wo times he ran for office situated believe, that over the last
0 and 2012. The only oppo- ten years our local government
Eaton faces this year are has neglected our safety servic-
in candidates. William es," Eaton said.
wood is the only official , Eaton said he's especially
in candidate, but a "20- concerned about how these cuts
i carp" has unofficially could affect University students.
nged Eaton via Twitter. See SERVICES, Page 3

East Quad Residence Hall underwent a year-long, $116-million renovation and a radical resdesign-
Post renovations, 'old' East
Quad remembered fondly

Palm oil
Campaign urges
cereal maker to
divest from Wilmar
For the Daily
University students and the
Ann Arbor residents are team-
ing up with the Forest Heroes
campaign, a group protesting the
deforestation and displacement
of endangered species in Indone-
sia, to urge the Kellogg Company
to break its partnership with
Wilmar International, a Singa-
pore-based palm oil corporation.
In 2011 and 2012, Newsweek
ranked Wilmar, the world's larg-
est palm oil trader, as the least
sustainable corporation in the
world. Opponents say the com-
pany has deforested parts of
Indonesia in order to produce its
product. The company is said to
be responsible for the endanger-
ment of many species in Indone-
sia, including the orangutan and
the Sumatran tiger, a rare sub-
species found only on the Indo-
nesian island.
Forest Heroes has organized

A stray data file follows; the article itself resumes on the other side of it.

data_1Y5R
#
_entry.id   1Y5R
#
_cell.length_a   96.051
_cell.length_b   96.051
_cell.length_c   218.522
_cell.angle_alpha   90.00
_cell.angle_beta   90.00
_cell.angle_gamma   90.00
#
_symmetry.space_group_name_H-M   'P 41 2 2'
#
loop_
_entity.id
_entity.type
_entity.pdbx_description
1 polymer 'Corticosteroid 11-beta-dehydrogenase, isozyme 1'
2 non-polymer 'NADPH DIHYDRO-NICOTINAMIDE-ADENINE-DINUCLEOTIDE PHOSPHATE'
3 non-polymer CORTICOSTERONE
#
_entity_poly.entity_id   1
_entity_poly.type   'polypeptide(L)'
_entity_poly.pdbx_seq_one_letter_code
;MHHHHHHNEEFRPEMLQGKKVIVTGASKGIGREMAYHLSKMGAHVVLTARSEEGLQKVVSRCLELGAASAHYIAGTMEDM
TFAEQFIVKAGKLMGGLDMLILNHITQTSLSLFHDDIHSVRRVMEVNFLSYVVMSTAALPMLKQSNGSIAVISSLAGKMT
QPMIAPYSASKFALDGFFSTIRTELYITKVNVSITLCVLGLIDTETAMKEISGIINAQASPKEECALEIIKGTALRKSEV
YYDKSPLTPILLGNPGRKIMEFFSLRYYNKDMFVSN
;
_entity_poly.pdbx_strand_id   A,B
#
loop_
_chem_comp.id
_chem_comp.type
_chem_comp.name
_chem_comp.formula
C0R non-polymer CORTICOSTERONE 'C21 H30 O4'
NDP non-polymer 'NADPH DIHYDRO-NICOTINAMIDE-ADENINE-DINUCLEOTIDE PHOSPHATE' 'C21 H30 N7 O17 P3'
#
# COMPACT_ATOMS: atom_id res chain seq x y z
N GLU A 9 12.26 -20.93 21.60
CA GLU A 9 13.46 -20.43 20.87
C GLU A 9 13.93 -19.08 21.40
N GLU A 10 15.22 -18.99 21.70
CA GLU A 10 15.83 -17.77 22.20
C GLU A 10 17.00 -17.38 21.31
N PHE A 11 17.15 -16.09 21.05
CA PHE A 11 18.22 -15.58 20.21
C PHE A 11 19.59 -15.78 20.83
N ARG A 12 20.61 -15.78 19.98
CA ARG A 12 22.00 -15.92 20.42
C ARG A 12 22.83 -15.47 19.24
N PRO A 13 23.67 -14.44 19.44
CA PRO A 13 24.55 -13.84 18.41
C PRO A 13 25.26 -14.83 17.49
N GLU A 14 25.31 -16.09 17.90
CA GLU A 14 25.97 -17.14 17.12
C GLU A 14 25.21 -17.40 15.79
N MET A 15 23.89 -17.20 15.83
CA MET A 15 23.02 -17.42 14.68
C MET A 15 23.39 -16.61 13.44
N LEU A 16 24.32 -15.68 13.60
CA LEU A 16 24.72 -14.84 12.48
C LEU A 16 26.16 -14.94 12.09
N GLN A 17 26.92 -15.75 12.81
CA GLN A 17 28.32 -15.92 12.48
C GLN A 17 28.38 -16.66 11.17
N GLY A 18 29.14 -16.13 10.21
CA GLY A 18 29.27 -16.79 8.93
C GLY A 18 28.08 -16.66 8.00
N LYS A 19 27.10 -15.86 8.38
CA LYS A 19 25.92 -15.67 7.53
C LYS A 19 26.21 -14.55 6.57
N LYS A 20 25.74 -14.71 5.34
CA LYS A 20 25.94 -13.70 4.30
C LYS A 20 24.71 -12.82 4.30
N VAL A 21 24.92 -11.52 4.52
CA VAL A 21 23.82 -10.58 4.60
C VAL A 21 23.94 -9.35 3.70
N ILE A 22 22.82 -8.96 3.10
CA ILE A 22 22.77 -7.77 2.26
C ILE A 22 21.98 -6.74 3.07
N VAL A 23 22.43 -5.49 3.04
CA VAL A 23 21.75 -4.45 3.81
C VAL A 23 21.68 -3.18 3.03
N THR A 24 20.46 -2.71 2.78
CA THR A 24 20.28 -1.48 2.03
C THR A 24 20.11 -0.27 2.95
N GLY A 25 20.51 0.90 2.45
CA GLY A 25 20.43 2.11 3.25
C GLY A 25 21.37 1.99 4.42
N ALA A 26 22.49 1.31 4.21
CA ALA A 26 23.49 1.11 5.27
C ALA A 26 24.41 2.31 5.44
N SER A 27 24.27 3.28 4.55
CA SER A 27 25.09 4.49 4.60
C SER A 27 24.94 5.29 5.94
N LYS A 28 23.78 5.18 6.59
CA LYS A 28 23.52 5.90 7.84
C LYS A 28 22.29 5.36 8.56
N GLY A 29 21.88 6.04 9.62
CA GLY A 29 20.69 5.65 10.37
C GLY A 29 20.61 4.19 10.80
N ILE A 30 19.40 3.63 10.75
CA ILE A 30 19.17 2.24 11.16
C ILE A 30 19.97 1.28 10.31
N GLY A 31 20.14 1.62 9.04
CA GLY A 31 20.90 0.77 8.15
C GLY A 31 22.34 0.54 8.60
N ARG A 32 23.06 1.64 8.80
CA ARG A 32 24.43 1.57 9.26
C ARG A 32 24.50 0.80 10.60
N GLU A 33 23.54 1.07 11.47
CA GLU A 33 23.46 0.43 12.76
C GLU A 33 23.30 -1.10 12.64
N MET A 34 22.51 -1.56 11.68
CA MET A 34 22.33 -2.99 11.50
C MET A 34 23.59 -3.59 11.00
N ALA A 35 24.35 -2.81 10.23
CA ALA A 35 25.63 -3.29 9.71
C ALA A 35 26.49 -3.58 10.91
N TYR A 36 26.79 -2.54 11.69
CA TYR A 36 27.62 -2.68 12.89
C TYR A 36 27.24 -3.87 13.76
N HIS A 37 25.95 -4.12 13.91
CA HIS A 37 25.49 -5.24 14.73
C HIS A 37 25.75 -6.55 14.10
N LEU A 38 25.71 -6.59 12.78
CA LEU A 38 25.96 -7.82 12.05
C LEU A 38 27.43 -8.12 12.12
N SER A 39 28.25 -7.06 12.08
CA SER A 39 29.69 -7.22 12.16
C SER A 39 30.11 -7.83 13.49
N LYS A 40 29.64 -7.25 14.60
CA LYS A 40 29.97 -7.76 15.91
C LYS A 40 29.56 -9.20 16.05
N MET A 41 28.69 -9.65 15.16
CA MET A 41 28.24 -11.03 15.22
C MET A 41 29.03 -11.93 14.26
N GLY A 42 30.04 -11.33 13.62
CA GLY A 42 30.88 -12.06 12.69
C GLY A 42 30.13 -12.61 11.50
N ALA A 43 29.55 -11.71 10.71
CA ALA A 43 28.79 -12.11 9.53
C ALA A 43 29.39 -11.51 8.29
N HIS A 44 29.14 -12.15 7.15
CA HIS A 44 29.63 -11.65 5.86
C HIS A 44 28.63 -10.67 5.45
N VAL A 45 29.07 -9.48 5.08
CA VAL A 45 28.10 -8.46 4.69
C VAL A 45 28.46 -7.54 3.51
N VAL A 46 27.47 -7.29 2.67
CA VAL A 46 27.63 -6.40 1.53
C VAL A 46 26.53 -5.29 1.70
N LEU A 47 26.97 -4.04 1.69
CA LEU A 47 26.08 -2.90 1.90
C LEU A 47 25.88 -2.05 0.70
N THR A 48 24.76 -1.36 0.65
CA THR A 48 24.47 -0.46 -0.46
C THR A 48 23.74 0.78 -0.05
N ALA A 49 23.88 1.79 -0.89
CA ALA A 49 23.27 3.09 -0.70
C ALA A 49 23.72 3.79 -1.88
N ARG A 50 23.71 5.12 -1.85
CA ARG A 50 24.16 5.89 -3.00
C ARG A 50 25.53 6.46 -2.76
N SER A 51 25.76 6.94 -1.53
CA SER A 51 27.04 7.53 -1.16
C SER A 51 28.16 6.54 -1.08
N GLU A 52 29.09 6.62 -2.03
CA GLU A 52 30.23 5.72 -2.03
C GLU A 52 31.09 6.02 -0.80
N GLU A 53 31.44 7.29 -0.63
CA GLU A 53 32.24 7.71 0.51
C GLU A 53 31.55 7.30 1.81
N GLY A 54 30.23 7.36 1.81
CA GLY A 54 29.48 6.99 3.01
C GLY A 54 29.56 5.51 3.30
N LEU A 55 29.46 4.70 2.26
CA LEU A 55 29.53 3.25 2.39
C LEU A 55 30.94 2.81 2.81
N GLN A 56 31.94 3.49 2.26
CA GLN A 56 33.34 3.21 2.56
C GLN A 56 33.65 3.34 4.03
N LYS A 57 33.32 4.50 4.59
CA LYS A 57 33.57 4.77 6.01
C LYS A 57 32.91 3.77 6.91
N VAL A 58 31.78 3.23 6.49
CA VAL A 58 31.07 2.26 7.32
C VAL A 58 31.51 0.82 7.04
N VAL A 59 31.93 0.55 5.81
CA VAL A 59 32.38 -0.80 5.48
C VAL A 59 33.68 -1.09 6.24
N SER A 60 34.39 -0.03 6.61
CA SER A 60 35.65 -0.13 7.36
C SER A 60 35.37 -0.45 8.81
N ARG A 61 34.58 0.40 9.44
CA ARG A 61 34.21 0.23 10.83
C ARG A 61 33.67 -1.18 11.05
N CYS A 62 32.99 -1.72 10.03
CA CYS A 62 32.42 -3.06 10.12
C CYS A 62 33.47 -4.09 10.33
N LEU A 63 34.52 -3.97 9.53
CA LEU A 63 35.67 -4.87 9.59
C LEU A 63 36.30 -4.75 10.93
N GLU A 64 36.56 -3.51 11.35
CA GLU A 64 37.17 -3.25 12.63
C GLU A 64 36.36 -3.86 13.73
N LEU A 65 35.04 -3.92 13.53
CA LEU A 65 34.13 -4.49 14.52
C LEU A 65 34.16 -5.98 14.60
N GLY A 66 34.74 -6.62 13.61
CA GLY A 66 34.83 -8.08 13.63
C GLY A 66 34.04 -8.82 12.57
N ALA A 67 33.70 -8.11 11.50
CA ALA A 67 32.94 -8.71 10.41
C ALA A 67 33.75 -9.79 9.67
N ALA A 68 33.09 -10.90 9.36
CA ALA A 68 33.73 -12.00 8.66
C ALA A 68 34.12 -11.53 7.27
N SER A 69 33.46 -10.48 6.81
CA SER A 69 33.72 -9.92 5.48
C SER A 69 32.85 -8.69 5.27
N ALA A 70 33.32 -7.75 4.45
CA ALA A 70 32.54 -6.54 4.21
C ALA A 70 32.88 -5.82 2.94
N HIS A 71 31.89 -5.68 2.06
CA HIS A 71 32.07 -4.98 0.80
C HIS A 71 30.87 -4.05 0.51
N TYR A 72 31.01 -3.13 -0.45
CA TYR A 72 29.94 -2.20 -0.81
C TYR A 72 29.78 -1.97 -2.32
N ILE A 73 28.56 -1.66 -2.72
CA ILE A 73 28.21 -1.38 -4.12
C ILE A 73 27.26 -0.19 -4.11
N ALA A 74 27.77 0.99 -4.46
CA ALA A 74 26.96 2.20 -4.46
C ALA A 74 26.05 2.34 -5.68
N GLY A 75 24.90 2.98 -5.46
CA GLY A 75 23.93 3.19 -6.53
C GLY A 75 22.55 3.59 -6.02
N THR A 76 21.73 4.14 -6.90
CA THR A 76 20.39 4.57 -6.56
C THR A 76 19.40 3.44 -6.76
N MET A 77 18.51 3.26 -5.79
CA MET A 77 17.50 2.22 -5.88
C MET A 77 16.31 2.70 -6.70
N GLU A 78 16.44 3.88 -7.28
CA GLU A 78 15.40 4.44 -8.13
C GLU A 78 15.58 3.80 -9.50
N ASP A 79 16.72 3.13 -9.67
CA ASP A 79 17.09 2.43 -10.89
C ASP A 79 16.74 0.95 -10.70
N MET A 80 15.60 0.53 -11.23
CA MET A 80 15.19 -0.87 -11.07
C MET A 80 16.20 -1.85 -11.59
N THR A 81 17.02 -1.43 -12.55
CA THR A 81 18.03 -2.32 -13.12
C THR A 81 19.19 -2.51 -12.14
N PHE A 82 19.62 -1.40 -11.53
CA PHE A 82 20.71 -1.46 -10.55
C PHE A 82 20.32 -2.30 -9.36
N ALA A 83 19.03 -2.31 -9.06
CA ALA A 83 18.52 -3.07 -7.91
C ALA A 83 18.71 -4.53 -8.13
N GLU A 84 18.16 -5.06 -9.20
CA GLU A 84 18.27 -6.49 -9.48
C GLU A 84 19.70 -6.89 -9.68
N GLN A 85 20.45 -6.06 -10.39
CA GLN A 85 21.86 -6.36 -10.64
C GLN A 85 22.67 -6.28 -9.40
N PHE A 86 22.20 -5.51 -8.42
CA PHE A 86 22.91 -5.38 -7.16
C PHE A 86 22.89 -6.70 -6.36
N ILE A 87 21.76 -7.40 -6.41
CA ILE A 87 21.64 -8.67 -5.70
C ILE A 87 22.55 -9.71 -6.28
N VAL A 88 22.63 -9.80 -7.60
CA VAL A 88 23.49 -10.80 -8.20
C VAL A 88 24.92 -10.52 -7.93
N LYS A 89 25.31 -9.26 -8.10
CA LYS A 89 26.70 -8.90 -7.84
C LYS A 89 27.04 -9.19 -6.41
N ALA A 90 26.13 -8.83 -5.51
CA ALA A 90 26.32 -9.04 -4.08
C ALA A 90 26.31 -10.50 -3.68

protest efforts and coalitions
in the Ann Arbor area for some
time. In October, the campaign
recently held a statewide call-in

Residential College Students in the Residential
College have called East Quad
members mourn home since 1969.
Some complain that the RC
loss of Half Ass has taken a large loss as a com-
munity due to the renovation.
By EMMA KERR However, most RC students
For the Daily who experienced East Quad
before it was closed for renova-
Since the reopening of East tions unanimously agree that,
Quad Residence Hall this fall, even if just for safety reasons
students have begun to wonder and general deterioration after
what exactly the renovation's years of use, the building was
$116-million price tag has in need of a makeover.
bought them. The transition LSA senior Rosie Levine,
to the "new" East Quad has who recently completed an
not been without significant independent study* project
adjustment and frustration, aimed at compiling memories,

and stories from East Quad
prior to its renovation, said
she feels it is important to
acknowledge not only what
was lost in East Quad's renova-
tion, but also the necessity of
the improvements.
"East Quad has been a really
important place for a lot of
people over the years," Levine
said. "Before East Quad closed,
a lot of people came back and
talked about how much the
building really meant to them
and how much their college
life was really formed around
East Quad and how that was


Call 734-418-4115 or e-mail
news@michigandaily.com and let us know.